Yeah, I did. I’m fortunate again, I kind of referenced it earlier, but I feel like I’m one of the luckiest guys in the world. The fact that you just said, I’ve also worn a professional athlete hat is only more credit to the fact that I believe, I’m the luckiest person out there. Being a professional athlete was an amazing experience. I played golf at the mini-tour level. So I was traveling around the country gambling for a living, it wasn’t five-star jets, and hotels and all this stuff taking care of for me and playing for a million dollars a week. We were playing for 5-10 grand and if you didn’t bet on yourself in the right week, you were going home empty-handed with other fees and other expenses. It really made you focus on the bigger and I think that’s one of the things that really helps me Because right now, you know when I was a professional athlete hitting golf balls and driving range, I was working on something to show up in my golf career and show up under pressure three years from that moment. I have a very similar outlook on business, like everything I’m doing right today is going to show up in business practice and development two-three years from now potentially longer. Because we’re just laying the foundation for where we’re going. It also taught me more about connections and people than ever, ever learned about the game of golf. It was collaborative. Golf is not a sport where like when we get on the tee box and the guns go off we’re trying to beat each other, like crazy, but we come together at the end, and we shake hands and go grab a meal together afterward. In my opinion, that’s the way business should be. It’s I’m not trying to be better than any business, I’m just trying to be the best version of myself. I’m trying to have my business and my team be the best version of their self today and that goes back to like our core values, be your DNA. Right now, today is the best version of yourself because you can’t experience tomorrow, and you’ve become better than yesterday, you’ve learned more than yesterday so right now, the minute where n is the best version of yourself. So if you can’t show up and be your unique DNA, then you know what, go look in the mirror and make sure you come together and try to be the best version of yourself, to help somebody, to build something, to grow something. The other thing about it is I learned how to work really hard. Being a professional athlete, you put everything at it. My goal is to be the number one player in the world and I failed at that goal, I did not reach that goal. But I’m really thrilled that I failed at it and I’m really thrilled that I’m currently not sitting on the couch, watching my buddies win millions on tour, and going, “Oh, I wish.” I’m really fortunate that I had the realization that I got to move on, I got to do something different and I’m really happy where I’ve landed because it’s a blast.
Can you share with our listeners one of your favorite networking experiences that you’ve had?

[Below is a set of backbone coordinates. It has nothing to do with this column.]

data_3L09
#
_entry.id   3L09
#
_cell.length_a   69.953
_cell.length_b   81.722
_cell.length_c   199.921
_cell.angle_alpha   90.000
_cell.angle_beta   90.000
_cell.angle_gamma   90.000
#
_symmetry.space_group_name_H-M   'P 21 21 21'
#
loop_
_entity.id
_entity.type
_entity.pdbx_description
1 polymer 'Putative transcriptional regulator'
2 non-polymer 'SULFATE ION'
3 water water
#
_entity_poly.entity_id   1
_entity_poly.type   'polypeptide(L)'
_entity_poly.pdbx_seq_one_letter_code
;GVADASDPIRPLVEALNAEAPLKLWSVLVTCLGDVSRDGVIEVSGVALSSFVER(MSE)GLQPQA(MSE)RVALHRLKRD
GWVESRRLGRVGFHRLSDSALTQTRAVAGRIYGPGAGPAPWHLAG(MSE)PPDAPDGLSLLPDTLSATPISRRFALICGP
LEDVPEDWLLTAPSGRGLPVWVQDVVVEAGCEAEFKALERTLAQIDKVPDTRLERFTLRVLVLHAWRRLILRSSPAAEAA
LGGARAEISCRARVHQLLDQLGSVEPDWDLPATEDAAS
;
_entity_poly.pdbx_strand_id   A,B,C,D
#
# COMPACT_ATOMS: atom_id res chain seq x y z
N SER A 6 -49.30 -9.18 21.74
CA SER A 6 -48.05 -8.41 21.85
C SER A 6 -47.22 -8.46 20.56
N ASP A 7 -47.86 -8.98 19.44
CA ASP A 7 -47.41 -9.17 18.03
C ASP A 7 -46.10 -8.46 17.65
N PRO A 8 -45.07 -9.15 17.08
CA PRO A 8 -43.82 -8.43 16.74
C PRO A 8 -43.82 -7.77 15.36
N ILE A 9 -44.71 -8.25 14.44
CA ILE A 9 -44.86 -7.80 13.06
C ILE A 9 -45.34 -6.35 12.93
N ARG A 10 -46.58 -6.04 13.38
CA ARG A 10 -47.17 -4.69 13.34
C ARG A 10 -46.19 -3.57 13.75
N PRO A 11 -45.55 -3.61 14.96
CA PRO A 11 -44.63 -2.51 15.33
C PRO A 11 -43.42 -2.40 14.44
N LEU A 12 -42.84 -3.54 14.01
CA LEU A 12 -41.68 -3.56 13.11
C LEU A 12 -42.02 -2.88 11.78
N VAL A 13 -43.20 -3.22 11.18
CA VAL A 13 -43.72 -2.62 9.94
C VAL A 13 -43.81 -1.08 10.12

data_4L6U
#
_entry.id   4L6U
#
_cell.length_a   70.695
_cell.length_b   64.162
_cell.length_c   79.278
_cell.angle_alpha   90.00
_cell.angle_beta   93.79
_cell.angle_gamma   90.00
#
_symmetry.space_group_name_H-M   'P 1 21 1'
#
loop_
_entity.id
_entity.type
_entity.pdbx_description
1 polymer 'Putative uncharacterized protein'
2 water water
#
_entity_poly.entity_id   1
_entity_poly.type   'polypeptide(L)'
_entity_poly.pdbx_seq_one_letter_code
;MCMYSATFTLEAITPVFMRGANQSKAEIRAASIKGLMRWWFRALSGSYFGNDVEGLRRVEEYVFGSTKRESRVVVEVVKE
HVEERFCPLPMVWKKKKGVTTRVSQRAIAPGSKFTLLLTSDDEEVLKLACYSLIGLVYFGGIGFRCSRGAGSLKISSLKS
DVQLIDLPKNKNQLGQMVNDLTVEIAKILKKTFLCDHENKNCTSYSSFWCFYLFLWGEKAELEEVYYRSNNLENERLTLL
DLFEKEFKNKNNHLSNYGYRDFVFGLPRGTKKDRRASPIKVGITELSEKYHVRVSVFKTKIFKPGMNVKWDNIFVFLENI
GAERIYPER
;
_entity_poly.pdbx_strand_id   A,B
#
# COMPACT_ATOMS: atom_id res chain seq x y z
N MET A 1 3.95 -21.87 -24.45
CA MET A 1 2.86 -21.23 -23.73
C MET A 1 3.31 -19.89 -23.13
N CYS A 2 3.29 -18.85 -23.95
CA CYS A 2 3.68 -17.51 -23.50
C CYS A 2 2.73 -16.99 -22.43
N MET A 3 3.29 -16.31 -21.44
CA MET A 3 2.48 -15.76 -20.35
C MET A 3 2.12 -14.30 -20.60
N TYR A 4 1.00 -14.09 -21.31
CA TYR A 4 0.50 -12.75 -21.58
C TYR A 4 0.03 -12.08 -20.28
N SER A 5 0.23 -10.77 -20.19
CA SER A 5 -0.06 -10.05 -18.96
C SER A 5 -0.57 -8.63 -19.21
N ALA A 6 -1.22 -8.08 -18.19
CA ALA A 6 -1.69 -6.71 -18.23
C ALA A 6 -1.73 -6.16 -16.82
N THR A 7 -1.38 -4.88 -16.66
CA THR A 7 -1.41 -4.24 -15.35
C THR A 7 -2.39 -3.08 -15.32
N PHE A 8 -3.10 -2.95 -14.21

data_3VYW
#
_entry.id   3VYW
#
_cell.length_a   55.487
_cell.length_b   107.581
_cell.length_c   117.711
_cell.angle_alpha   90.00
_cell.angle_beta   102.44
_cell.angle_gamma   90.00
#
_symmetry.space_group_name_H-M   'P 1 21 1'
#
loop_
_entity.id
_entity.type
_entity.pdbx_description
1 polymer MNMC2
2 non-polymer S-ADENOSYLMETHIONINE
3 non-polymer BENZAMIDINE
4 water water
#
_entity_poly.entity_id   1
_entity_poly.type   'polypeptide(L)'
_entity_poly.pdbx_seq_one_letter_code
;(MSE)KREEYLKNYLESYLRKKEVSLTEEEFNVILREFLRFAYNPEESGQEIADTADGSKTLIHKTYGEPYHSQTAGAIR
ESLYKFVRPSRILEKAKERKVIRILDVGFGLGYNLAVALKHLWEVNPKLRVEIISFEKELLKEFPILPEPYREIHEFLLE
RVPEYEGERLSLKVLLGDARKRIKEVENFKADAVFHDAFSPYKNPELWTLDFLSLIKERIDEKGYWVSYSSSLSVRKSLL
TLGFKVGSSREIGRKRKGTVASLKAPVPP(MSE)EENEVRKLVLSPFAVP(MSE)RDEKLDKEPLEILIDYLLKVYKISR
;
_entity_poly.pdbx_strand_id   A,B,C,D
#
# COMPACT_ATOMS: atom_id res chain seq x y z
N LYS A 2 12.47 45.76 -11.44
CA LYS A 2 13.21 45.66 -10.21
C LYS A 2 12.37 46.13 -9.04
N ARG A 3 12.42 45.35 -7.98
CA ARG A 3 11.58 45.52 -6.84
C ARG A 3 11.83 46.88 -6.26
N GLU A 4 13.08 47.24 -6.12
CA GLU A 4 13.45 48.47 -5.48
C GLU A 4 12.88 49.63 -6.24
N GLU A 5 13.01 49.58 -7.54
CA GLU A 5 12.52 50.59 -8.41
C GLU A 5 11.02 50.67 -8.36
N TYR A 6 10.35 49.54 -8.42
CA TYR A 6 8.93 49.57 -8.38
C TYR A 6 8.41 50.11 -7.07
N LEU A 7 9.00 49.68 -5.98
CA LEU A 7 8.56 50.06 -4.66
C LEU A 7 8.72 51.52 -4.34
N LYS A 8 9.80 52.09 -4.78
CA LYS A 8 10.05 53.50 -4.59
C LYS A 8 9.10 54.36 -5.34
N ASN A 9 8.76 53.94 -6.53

This is gonna sound kind of funny, but COVID has is a terrible thing and has affected so many people and so many just detrimental things. But the ability for the world to come together over zoom, or Google meets, or really wherever has been an amazing opportunity for us. So I mean, there are countless times where I have been on zoom calls that have been so positive and supportive and collaborative. I can honestly say that I have met some of the best people and some of my now what I would consider Dear Dear friends and business partners over zoom and virtual happy hours over the last year. It’s one of those things where the world kind of came to everyone if they wanted it to come to you. There’s a great group that happens every other Thursday and they started off with like, 20 people in a room and now there’s like 400 people that are on the list, and at least a few 100 people show up every week now just to collaborate and talk about VCs and venture-backed companies and tech, and it’s just an amazing opportunity for the world to kind of come together and be collaborative, even if they’re not in the same city. You look at the meetings from before COVID and you had a couple of meetings a day, you ran around for a cup of coffee, and you’re like, “Man, that was a really busy day with four people,” and now it’s like, alright, you do four people in an hour and a half. I’m not saying I’m fortunate for COVID, because that’s just a terrible thing, but for how the world has opened up to allow people to kind of open their arms and bring people together through zoom, and the digital age has been the ultimate networking experience for me across the board over the last year. There was a time in COVID, where we did this thing called a marketing campaign called eight to five, where I literally left my zoom open, live from eight to five every single day, Monday through Friday. What the concept started as was just an internal team thing, where anyone can pop into our kind of virtual living room and say, “Hey, ask questions, talk to me,” whatever it is. So it was really cool when I was there by myself just working away and then all of a sudden, two team members would go cool, let’s go to the living room and chat and I would literally put myself on mute cause they would have a conversation. It was so cool, but then at that point, we opened it up to everybody. We sent it out, we said, “Hey, please come join us whenever you want, just pop in, here’s the link, this will be open from eight to five every day.” So like when I went to have lunch or have a coffee meeting, we put just a blank screen up that says like, “Hey, out at lunch,” and I would come back and we had friends from childhood pop on and even my mom got on their once. So that was an experience, but we had people come from different businesses and different companies that we supported. And like we built videos for and stories for, and then all of a sudden like they’re talking and figuring out how to collaborate. It was a really fun time.